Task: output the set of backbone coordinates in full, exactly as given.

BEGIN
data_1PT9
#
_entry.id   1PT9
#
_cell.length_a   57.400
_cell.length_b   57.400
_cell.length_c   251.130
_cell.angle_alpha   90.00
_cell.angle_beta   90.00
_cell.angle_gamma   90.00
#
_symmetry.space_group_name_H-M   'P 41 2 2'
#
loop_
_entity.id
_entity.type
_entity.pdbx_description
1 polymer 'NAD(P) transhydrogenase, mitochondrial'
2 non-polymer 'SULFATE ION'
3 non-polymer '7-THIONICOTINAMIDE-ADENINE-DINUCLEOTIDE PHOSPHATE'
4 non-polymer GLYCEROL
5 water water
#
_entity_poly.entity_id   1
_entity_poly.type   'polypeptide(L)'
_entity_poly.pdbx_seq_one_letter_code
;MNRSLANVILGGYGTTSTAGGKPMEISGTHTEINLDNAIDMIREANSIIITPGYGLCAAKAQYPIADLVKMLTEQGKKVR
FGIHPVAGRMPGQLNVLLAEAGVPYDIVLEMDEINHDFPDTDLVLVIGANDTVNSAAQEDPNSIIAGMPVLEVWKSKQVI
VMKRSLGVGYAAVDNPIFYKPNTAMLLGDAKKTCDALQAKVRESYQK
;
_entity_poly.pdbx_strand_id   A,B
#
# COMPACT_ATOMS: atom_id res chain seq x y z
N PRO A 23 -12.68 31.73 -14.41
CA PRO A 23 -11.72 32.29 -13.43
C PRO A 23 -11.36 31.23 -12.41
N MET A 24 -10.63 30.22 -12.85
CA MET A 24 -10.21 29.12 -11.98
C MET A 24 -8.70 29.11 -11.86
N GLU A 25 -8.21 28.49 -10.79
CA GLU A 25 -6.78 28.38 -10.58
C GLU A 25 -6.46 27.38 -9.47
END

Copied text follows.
data_1PT9
#
_entry.id   1PT9
#
_cell.length_a   57.400
_cell.length_b   57.400
_cell.length_c   251.130
_cell.angle_alpha   90.00
_cell.angle_beta   90.00
_cell.angle_gamma   90.00
#
_symmetry.space_group_name_H-M   'P 41 2 2'
#
loop_
_entity.id
_entity.type
_entity.pdbx_description
1 polymer 'NAD(P) transhydrogenase, mitochondrial'
2 non-polymer 'SULFATE ION'
3 non-polymer '7-THIONICOTINAMIDE-ADENINE-DINUCLEOTIDE PHOSPHATE'
4 non-polymer GLYCEROL
5 water water
#
_entity_poly.entity_id   1
_entity_poly.type   'polypeptide(L)'
_entity_poly.pdbx_seq_one_letter_code
;MNRSLANVILGGYGTTSTAGGKPMEISGTHTEINLDNAIDMIREANSIIITPGYGLCAAKAQYPIADLVKMLTEQGKKVR
FGIHPVAGRMPGQLNVLLAEAGVPYDIVLEMDEINHDFPDTDLVLVIGANDTVNSAAQEDPNSIIAGMPVLEVWKSKQVI
VMKRSLGVGYAAVDNPIFYKPNTAMLLGDAKKTCDALQAKVRESYQK
;
_entity_poly.pdbx_strand_id   A,B
#
# COMPACT_ATOMS: atom_id res chain seq x y z
N PRO A 23 -12.68 31.73 -14.41
CA PRO A 23 -11.72 32.29 -13.43
C PRO A 23 -11.36 31.23 -12.41
N MET A 24 -10.63 30.22 -12.85
CA MET A 24 -10.21 29.12 -11.98
C MET A 24 -8.70 29.11 -11.86
N GLU A 25 -8.21 28.49 -10.79
CA GLU A 25 -6.78 28.38 -10.58
C GLU A 25 -6.46 27.38 -9.47